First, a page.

This WWII plane was frozen in ice like Captain America before being recovered
In the Marvel Cinematic Universe, Captain America was frozen in Arctic ice during WWII before being recovered and thawed out in the 21st century. Cap's story is remarkably similar to that of a P-38F Lightning fighter plane appropriately named Glacier Girl. The plane was even restored to flying condition after its recovery.
During WWII, planes had to make a series of hops across the Atlantic from Maine to Scotland before entering the war in Europe. Hundreds of planes embarked on this journey, but not all of them made it to their final destination. On July 15, 1942, Glacier Girl was one of six P-38s that took off from Greenland. Along with two B-17 Flying Fortress bombers, they were on the last leg of their trip to the British Isles.
Bad weather and limited visibility forced all eight planes to turn back. Unable to make it back to the airfield they departed from, the planes made emergency landings in an ice field. Although all crew members were rescued, their planes couldn't be recovered. Over the decades, they became buried under 264 feet of snow and ice.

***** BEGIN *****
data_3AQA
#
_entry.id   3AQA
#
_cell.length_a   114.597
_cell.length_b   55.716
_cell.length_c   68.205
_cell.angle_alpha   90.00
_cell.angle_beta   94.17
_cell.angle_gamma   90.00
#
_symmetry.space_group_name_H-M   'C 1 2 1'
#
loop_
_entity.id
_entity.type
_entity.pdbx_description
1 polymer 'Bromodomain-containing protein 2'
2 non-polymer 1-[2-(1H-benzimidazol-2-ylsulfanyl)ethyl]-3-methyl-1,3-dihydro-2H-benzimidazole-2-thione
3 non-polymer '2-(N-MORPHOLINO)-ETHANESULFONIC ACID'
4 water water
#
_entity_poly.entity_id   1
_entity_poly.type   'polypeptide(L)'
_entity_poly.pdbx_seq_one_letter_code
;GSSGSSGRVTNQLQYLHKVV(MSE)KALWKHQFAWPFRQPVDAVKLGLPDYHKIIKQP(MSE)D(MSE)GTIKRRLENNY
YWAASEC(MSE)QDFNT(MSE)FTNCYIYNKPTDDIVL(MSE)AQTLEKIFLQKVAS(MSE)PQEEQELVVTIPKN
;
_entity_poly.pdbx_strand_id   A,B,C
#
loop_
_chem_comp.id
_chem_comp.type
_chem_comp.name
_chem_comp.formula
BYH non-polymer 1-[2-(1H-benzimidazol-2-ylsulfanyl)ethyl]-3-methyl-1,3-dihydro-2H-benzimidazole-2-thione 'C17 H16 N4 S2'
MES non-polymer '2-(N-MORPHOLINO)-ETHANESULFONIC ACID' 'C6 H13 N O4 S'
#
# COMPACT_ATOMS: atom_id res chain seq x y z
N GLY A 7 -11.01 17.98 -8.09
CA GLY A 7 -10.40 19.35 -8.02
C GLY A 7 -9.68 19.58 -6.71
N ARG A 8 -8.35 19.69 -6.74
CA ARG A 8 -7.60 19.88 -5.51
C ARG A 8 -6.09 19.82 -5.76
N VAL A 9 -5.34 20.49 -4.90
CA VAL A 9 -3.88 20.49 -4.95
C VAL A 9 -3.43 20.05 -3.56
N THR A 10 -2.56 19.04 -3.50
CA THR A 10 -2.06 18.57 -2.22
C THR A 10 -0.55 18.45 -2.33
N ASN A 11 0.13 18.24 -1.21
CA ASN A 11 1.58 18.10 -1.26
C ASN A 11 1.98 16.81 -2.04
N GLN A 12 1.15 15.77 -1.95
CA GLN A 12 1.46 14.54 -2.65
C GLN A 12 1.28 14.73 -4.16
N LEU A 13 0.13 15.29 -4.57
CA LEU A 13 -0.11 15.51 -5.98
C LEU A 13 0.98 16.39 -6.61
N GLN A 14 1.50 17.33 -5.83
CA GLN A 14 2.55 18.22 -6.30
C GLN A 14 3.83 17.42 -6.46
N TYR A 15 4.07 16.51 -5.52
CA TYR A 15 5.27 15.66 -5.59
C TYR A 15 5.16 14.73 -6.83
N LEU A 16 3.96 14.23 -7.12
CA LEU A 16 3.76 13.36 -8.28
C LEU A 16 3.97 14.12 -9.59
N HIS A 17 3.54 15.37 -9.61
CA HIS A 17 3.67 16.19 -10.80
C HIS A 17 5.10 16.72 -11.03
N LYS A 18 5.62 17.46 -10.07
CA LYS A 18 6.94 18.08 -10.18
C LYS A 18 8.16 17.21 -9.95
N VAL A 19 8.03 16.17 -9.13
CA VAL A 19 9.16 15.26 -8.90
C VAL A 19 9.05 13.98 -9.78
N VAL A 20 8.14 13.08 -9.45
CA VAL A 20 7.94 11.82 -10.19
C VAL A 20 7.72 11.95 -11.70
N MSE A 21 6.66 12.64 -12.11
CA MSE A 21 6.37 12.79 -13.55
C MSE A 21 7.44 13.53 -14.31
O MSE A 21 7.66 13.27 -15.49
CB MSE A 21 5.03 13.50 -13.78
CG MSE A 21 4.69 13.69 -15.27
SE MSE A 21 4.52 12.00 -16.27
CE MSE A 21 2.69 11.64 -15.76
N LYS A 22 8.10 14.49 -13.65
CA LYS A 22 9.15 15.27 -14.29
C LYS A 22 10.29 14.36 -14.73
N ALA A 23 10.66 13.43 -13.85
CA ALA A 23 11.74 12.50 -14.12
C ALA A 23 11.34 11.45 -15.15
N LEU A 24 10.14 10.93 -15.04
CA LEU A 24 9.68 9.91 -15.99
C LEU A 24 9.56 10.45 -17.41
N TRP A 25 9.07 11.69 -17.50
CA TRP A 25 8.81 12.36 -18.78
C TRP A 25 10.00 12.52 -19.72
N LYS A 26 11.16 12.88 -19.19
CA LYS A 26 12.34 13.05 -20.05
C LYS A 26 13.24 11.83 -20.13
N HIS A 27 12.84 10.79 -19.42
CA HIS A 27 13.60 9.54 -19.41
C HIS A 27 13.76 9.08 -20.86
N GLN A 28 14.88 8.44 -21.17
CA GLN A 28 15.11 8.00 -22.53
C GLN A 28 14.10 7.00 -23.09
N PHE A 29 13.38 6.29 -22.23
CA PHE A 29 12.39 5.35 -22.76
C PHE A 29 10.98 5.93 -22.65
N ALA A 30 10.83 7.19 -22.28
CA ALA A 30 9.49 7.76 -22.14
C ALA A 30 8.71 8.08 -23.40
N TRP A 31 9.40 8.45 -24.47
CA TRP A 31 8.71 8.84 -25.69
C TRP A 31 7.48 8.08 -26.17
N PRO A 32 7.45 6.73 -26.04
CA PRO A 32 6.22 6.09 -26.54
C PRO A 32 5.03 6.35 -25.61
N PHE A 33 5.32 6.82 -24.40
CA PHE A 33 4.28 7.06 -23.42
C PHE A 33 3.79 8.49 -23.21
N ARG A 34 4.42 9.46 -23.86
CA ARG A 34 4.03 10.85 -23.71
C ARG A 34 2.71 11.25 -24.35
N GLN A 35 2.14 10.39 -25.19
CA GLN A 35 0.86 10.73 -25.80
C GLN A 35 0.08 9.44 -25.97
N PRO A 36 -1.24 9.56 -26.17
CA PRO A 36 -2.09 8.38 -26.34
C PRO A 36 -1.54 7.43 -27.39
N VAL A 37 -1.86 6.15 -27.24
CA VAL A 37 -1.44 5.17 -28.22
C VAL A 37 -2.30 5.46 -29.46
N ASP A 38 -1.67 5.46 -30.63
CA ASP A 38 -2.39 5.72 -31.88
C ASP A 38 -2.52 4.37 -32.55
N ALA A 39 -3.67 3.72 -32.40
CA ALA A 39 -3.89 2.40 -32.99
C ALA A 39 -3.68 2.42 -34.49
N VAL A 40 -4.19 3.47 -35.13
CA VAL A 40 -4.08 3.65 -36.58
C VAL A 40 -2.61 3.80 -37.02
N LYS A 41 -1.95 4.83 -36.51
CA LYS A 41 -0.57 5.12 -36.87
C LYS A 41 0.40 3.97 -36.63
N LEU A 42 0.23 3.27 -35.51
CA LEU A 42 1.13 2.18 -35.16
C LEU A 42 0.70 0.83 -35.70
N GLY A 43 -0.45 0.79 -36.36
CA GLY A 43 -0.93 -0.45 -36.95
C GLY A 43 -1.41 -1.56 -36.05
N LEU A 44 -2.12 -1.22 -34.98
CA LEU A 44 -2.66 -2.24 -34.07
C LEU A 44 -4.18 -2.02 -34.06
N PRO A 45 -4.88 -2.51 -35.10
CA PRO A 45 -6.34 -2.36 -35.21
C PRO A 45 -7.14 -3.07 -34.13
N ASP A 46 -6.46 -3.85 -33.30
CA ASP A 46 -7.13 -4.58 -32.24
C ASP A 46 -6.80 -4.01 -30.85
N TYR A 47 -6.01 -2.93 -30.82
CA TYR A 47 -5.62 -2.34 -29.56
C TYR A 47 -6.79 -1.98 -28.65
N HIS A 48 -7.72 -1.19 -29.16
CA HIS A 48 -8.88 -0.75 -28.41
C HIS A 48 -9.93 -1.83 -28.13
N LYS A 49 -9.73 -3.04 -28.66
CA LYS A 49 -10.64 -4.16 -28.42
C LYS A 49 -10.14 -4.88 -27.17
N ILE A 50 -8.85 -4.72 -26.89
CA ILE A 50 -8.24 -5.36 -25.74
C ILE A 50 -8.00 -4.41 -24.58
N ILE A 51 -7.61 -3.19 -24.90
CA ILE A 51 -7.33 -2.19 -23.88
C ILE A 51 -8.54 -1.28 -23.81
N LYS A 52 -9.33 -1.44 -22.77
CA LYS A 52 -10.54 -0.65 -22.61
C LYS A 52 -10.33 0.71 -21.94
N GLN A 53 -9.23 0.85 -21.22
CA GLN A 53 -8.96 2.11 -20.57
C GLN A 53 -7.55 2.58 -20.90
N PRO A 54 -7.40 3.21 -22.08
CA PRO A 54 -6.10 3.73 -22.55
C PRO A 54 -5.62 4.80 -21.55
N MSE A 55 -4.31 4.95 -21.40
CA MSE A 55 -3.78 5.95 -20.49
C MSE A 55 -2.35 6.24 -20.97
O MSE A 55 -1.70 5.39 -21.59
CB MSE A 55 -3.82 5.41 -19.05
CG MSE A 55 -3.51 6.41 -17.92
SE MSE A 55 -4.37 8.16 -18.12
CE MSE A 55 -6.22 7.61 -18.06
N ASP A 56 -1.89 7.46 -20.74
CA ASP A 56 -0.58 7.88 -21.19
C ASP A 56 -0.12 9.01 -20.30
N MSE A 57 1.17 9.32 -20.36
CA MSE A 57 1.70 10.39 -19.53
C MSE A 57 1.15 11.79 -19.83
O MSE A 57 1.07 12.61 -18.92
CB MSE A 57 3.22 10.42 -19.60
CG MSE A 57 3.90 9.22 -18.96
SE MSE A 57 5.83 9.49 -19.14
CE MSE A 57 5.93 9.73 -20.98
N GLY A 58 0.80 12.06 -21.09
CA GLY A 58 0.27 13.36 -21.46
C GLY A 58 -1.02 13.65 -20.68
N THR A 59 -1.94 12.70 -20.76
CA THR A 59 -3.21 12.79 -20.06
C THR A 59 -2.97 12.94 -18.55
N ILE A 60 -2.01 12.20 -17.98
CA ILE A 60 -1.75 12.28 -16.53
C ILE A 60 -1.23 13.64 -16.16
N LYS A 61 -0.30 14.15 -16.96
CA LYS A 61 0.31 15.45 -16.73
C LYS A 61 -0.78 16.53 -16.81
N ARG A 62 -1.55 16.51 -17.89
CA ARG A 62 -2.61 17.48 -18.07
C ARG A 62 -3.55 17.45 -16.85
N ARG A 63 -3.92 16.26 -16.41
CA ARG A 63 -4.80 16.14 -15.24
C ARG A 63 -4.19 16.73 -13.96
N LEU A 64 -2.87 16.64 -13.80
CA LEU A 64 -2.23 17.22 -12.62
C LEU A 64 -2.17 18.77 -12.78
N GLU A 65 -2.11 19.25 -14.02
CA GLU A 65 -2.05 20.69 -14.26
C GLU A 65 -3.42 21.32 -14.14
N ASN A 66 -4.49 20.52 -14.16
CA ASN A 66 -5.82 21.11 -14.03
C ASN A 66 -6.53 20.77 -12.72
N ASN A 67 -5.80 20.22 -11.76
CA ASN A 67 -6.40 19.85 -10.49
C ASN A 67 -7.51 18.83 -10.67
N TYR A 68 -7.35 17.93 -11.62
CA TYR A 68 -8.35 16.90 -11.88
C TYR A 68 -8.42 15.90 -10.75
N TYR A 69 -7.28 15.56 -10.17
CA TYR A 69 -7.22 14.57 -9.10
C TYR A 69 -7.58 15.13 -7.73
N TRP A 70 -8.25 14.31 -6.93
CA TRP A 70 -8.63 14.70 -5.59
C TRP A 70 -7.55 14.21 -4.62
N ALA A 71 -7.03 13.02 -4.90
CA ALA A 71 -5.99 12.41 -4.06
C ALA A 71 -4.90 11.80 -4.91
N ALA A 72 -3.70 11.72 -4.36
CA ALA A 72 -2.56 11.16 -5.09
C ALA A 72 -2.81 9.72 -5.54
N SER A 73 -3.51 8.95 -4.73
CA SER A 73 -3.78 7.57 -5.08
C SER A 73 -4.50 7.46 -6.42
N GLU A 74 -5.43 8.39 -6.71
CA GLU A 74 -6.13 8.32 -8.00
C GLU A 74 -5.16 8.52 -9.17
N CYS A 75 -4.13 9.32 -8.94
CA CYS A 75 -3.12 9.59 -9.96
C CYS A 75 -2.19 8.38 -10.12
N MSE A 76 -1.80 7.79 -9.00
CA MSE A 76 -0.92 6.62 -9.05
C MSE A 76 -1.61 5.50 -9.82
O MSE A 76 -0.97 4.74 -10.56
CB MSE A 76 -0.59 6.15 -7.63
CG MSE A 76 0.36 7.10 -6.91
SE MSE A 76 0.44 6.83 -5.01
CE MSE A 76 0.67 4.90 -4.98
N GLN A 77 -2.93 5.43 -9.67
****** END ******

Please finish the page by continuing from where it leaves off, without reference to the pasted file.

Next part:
In 1988, the Greenland Expedition Society, with salvage rights to the planes granted by the Danish government, located all eight warbirds using sophisticated sub-surface radar. Shifting ice carried the planes about two miles from where they were abandoned in 1942.
A Kentucky businessman and pilot named Roy Shoffner heard of the discovery and, in 1992, sponsored and accompanied and expedition to recover one of the planes. The sturdier P-38s were ideal candidates for recovery. Moreover, only one P-38 was photographed in 1942 with intact and unbent propellers; a prime candidate for restoration.
After its recovery from the ice, Glacier Girl (so-named by Shoffner) was transported to Kentucky and restored to flying condition. In October 2002, 60 years after it was abandoned on the ice, Glacier Girl returned to the skies. Five years later, an attempt was made to fly Glacier Girl across the Atlantic from New Jersey to England and complete the journey from 1942. However, a coolant leak grounded the plane in Labrador and discouraged future trans-Atlantic attempts. That same year, Glacier Girl was sold to Lewis Energy CEO Rodney Lewis.